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Hugh, Composer, Producer and Performer
Category: Entertainment
Satisfied Customers: 59
Experience:  20 years experience in performing, studio sessions, producing, composing, entertainment management.
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My 17-year-old daughter is an aspiring singer. She has written

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My 17-year-old daughter is an aspiring singer. She has written several original songs which include the lyrics and music. ( Should she copyright her songs? From the research I have done (and from a contract that was presented to her from a production company where she was referred to as a "work for hire") it seems she is just going to have to transfer ownership of these rights over to the company or future label she signs with, anyway. I'm confused on why an entertainment lawyer advised us to copyright her original songs if she most likely will lose publishing rights if she gets signed.
As a composer, producer and session player, I've only worked on two "work for hire" contracts. One of them was for a regional television show, in which I wrote the theme song. Any other work I do, is typically through licensing my songs (which is more typical). That way, I get royalties. I know a few major recording acts. The money they get from their songwriting royalties is considerable.

I highly discourage work for hire. This means your daughter is getting a set amount for each song she writes and then the compensation for those songs is finished. I went to the link you gave me. She is very talented. I'm not sure what your objectives are for her, but what she is doing is giving up the rights to her songs. Is she just a songwriter, or does she has aspirations of being a recording artist? What does the production company have to offer? I just can't see this.

Some songwriters work for publishing companies on a work for hire basis. They literally sit in a room all day and just churn out songs. It's a living - if that is what your objective is. But, if the song hits big, just think of all that money the composer forgoes. Also, they get no credits for the songs!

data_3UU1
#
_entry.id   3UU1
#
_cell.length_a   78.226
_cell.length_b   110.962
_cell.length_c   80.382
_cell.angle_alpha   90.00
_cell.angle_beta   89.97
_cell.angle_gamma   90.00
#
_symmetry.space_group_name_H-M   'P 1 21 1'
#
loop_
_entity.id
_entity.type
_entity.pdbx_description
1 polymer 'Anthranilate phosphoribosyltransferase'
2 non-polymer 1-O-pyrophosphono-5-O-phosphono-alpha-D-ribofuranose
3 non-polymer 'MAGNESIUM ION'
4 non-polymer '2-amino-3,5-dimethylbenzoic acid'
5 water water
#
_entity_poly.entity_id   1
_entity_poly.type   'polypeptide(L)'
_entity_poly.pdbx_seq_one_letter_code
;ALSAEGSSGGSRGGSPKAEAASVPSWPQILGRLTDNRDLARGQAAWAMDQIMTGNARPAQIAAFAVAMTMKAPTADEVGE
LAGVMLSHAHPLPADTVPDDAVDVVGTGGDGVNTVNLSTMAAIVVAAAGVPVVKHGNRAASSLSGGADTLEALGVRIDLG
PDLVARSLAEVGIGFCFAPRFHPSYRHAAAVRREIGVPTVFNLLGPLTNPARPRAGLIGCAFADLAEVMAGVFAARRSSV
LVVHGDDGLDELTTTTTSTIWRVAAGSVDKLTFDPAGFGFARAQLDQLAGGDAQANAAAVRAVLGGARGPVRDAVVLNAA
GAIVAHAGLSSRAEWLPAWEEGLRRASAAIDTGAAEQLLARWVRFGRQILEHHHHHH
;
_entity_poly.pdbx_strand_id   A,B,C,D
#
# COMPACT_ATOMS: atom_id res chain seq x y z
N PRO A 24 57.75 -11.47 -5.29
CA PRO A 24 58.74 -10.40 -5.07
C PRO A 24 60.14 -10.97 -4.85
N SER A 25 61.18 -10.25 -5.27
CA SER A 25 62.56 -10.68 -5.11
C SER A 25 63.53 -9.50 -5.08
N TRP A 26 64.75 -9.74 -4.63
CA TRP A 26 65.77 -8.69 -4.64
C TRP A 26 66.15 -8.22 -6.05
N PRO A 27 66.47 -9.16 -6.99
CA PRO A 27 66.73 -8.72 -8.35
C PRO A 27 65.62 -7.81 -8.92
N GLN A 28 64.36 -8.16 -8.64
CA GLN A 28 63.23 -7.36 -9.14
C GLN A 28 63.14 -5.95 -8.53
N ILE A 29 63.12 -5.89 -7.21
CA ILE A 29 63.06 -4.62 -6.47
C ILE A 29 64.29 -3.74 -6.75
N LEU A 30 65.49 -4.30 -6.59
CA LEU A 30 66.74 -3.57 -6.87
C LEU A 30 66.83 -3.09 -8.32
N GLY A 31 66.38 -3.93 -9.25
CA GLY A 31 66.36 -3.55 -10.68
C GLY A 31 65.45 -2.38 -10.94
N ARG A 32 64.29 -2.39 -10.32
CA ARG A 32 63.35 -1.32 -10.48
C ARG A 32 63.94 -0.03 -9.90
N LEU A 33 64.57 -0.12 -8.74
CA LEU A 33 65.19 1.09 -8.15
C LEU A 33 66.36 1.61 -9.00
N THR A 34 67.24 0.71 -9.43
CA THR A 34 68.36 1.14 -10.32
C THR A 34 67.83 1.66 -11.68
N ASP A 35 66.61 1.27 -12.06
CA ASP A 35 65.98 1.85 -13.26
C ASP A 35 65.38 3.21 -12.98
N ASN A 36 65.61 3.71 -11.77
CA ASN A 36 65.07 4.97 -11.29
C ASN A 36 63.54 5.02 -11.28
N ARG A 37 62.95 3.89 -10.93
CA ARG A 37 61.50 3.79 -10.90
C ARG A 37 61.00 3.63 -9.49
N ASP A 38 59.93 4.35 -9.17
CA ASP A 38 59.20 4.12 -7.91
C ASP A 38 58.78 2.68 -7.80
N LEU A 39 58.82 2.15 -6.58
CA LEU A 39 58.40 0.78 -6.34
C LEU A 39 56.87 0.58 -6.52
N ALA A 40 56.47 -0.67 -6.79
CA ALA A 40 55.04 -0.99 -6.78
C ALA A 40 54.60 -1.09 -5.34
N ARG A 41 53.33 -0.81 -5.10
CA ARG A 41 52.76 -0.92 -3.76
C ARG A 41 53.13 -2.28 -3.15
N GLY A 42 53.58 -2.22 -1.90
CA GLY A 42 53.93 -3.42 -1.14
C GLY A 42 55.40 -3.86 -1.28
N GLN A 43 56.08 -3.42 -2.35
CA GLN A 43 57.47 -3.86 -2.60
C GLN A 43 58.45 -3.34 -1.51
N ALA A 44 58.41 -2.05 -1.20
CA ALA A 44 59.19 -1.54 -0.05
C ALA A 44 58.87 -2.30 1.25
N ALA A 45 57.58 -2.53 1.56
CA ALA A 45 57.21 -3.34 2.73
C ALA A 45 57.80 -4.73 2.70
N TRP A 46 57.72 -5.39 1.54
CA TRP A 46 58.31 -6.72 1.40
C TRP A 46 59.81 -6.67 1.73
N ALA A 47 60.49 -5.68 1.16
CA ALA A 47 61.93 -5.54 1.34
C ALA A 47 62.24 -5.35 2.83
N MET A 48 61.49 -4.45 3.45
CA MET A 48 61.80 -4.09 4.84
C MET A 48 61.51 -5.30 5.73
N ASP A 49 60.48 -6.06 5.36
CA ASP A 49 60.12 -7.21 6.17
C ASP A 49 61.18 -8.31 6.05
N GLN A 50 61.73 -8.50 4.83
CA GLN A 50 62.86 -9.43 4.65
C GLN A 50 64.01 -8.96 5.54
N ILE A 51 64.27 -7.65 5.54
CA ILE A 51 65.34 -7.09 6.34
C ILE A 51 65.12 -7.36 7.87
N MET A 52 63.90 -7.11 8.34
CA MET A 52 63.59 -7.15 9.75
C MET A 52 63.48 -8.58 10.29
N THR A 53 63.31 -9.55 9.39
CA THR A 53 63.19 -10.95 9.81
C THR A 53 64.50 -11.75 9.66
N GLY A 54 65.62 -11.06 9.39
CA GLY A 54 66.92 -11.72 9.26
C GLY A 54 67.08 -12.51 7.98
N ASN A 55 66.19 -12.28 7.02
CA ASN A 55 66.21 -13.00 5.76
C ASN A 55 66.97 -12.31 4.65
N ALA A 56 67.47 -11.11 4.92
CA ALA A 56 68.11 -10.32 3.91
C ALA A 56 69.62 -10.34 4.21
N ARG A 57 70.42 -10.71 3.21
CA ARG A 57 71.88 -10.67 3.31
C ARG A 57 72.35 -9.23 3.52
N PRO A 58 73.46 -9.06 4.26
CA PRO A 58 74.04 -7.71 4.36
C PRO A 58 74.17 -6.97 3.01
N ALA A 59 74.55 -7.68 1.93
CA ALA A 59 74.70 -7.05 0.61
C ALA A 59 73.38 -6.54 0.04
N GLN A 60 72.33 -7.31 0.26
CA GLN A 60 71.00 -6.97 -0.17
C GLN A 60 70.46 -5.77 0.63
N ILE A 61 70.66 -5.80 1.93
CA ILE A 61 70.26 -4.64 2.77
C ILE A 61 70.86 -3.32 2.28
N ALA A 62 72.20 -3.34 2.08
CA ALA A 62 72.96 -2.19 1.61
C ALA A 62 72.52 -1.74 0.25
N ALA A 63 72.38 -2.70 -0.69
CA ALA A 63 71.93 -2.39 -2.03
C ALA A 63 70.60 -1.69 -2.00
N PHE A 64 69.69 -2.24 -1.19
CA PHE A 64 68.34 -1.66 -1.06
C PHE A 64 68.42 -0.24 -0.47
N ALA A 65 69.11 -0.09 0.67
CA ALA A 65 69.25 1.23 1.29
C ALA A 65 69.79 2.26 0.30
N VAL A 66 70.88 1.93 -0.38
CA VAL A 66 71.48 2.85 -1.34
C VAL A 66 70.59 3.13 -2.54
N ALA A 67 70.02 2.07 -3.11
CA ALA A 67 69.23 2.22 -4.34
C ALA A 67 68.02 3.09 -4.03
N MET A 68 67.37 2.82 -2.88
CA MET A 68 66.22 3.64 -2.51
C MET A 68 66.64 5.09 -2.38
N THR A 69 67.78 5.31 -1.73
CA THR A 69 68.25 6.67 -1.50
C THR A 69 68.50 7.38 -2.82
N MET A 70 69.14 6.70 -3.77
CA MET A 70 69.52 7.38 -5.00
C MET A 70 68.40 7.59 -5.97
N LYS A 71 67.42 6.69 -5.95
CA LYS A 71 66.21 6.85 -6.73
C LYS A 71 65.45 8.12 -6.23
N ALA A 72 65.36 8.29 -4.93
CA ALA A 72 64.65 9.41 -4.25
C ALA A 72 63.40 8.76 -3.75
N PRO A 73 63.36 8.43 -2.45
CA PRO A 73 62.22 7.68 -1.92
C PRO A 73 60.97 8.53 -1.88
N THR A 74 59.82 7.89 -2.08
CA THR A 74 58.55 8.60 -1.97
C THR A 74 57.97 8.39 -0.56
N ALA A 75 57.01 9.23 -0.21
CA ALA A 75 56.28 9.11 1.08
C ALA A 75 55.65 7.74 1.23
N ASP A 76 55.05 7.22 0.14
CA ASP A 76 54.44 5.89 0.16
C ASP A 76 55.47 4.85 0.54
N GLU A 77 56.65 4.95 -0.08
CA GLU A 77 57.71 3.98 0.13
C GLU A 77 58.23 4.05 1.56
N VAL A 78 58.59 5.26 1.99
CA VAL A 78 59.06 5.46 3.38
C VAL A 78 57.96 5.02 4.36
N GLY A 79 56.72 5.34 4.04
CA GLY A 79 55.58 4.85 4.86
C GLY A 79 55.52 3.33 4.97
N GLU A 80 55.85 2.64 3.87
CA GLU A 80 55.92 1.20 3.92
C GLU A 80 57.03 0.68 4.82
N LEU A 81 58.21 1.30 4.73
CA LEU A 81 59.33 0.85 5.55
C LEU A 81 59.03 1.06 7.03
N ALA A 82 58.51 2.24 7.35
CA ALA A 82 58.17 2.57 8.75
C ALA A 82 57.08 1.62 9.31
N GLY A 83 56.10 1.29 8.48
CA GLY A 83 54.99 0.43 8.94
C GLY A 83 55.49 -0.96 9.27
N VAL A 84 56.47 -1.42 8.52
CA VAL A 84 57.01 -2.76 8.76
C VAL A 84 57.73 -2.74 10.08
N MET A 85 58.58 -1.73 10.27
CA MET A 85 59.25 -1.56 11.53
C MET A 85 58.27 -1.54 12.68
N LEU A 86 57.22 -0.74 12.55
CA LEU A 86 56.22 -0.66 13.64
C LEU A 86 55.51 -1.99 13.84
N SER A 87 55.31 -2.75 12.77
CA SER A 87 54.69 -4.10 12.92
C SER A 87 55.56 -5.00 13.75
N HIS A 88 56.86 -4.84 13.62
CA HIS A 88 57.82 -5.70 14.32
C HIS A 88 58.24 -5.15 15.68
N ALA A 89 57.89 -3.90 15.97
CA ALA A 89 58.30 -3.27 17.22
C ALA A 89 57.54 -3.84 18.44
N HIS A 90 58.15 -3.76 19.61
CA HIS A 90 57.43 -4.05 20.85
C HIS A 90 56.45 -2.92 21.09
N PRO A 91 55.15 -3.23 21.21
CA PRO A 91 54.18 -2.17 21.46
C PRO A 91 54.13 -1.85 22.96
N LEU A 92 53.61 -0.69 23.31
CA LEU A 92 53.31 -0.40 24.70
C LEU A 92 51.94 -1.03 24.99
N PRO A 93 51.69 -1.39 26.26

Just say hypothetically, they are able to do something with your daughters songs. If they place these songs with someone else (Say a big name), then it is the production company that will be making continual royalties from her song...and that adds up to big money. Typically, work for hire contracts require that you totally give up the song. She will have no credits!

Say your daughter is "discovered" on the basis of the songs she wrote for this production company. Guess what? She will have to turn around and pay royalties to this company to record the song she wrote. Why? Because she no longer has rights to it. It's not hers. She is giving up potential income in what she rightfully deserves. You really need to think this through.

She does need to file for copyrights. It gives her ownership.

I've been in the business over 20 years. I've seen it all - and I've seen people get burned in this scenario way too many times.

Good luck. Let me know if I can assist you more, or if you have any other questions.

Edited by hman20 on 10/26/2009 at 5:31 AM EST
Customer: replied 7 years ago.

Hey, I just had deja vue. That is so weird. Thanks so much for your answer. I can see it would be hard to reply to my question when you don't have all the facts. Yes, my daughter wants to be a recording artist. She worked for the last 5 months with a "production company," and now that the album is almost complete, they handed us a very aggressive and oppresive contract. We paid one entertainment attorney to look it over who told us (begged us) not to sign it. He said it was the worst he'd ever seen! He said we would regret it. Since we are new to all of this, we wanted another opinion. We didn't think the first attorney was up on the new "360 deals." The second attorney has been trying to negotiate for us on major deal points. It hasn't gone well. We just decided last week to walk away from it. They want all publishing rights with no right of reversion, no outs, no advances, and 50/50 split on everything plus a guaranteed 10% on gross for touring! My head was spinning after reading the contract (which I hear is nothing compared to a label contract.) Well, we are learning fast. I just don't understand the whole copyright, royalty, publishing thing too well, If she ever gets to a point that we are looking at another contract, I want to know what to look for that is fair and more industry standard as far as her original songs are concerned. So after paying 2 attorneys and after 5 months of hard work, we are disappointed, to say the least, that we were about to be taken advantage of because of our newness to the business. I'd love to chat with you some more, but we are broke. :) Great web site. I'm sure I'll be back sometime soon..

Thanks. I wish you all the best. 360 Deals are common these days, but you never give up your complete rights to publishing. They are just a production company. They are making a deal like they are a record company. Even when a writer signs to a publisher, the songwriter still retains ownership. The publisher is merely "assigned" the rights for certain amount of time, which gives them the right to make money on your songs. From what you tell me so far, it is terrible deal and you are clearly getting ripped off. They clearly don't have your daughter's best interest. They are out for the money.

Another thing - a lawyer can call himself an entertainment lawyer without any prior experience, and there is no need for a certificate to say so. You really have to watch what entertainment attorney you get.

BTW: If you like the answer, please accept it. That is why I'm here!

All the best-
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